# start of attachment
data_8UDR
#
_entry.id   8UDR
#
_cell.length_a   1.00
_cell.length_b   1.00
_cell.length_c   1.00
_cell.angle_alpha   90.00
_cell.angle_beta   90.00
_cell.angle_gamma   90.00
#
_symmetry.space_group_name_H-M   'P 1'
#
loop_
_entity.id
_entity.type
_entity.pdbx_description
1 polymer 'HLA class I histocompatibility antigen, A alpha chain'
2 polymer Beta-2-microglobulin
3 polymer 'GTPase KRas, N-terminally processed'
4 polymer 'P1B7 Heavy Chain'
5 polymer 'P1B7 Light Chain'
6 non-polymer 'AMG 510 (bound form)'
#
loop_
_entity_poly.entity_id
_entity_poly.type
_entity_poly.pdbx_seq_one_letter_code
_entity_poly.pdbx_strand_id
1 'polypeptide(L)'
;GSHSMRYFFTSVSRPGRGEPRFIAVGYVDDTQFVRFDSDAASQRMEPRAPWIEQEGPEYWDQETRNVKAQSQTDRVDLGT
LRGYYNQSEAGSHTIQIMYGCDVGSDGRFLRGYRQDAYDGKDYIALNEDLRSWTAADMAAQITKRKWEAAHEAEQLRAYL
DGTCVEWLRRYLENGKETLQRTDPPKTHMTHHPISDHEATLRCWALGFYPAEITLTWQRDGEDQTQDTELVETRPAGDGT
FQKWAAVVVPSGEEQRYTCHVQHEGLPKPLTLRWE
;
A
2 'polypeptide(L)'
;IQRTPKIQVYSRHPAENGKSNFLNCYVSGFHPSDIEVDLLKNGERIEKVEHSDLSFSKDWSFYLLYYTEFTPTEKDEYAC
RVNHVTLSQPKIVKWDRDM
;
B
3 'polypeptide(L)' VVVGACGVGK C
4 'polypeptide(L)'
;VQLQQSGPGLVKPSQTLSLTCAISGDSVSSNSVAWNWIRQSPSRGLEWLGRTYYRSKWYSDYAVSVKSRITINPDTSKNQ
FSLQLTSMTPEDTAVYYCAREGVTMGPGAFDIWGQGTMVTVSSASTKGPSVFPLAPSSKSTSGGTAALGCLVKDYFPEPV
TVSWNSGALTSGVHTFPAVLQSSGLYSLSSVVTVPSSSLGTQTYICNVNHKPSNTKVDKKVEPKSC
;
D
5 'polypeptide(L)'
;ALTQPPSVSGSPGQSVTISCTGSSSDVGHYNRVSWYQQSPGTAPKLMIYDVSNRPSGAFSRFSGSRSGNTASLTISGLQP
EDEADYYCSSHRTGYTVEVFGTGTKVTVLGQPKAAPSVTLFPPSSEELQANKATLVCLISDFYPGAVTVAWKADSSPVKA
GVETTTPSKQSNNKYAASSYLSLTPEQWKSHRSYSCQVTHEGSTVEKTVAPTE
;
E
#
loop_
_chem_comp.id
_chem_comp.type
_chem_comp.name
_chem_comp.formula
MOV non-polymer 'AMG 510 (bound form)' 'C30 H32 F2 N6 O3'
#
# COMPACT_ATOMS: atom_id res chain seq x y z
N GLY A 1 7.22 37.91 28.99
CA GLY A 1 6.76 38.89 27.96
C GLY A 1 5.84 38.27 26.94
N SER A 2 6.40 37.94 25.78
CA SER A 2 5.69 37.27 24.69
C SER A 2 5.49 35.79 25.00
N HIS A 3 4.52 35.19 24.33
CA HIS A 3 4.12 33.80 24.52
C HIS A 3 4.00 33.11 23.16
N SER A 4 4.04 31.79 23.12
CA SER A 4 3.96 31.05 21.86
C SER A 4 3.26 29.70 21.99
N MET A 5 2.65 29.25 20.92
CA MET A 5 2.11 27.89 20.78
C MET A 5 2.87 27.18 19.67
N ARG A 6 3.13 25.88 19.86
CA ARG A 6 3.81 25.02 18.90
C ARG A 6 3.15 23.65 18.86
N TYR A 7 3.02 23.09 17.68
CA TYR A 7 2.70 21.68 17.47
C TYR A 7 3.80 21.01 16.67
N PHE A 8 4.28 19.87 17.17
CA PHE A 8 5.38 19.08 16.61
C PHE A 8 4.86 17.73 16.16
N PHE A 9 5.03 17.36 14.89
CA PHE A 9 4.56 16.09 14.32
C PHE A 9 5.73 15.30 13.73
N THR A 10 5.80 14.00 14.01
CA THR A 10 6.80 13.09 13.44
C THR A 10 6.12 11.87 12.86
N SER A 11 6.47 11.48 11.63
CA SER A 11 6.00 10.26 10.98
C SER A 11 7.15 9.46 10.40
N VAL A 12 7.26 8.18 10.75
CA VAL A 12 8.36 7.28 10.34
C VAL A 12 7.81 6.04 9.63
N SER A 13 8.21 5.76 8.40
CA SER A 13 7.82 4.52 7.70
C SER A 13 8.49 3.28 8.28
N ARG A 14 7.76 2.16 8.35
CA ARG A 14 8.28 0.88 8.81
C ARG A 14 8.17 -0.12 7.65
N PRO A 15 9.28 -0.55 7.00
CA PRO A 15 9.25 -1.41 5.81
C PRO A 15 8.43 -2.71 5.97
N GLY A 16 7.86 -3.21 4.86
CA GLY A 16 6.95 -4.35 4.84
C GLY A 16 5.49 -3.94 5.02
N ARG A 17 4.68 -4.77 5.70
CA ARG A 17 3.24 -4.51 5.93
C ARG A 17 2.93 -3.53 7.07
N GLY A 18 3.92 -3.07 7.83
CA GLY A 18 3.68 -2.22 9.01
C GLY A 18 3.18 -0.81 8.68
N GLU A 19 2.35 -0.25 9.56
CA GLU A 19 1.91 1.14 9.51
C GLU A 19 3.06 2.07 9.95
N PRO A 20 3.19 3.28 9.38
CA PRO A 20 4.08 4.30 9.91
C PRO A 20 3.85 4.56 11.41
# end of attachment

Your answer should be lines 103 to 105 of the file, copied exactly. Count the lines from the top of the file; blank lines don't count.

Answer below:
N ARG A 14 7.76 2.16 8.35
CA ARG A 14 8.28 0.88 8.81
C ARG A 14 8.17 -0.12 7.65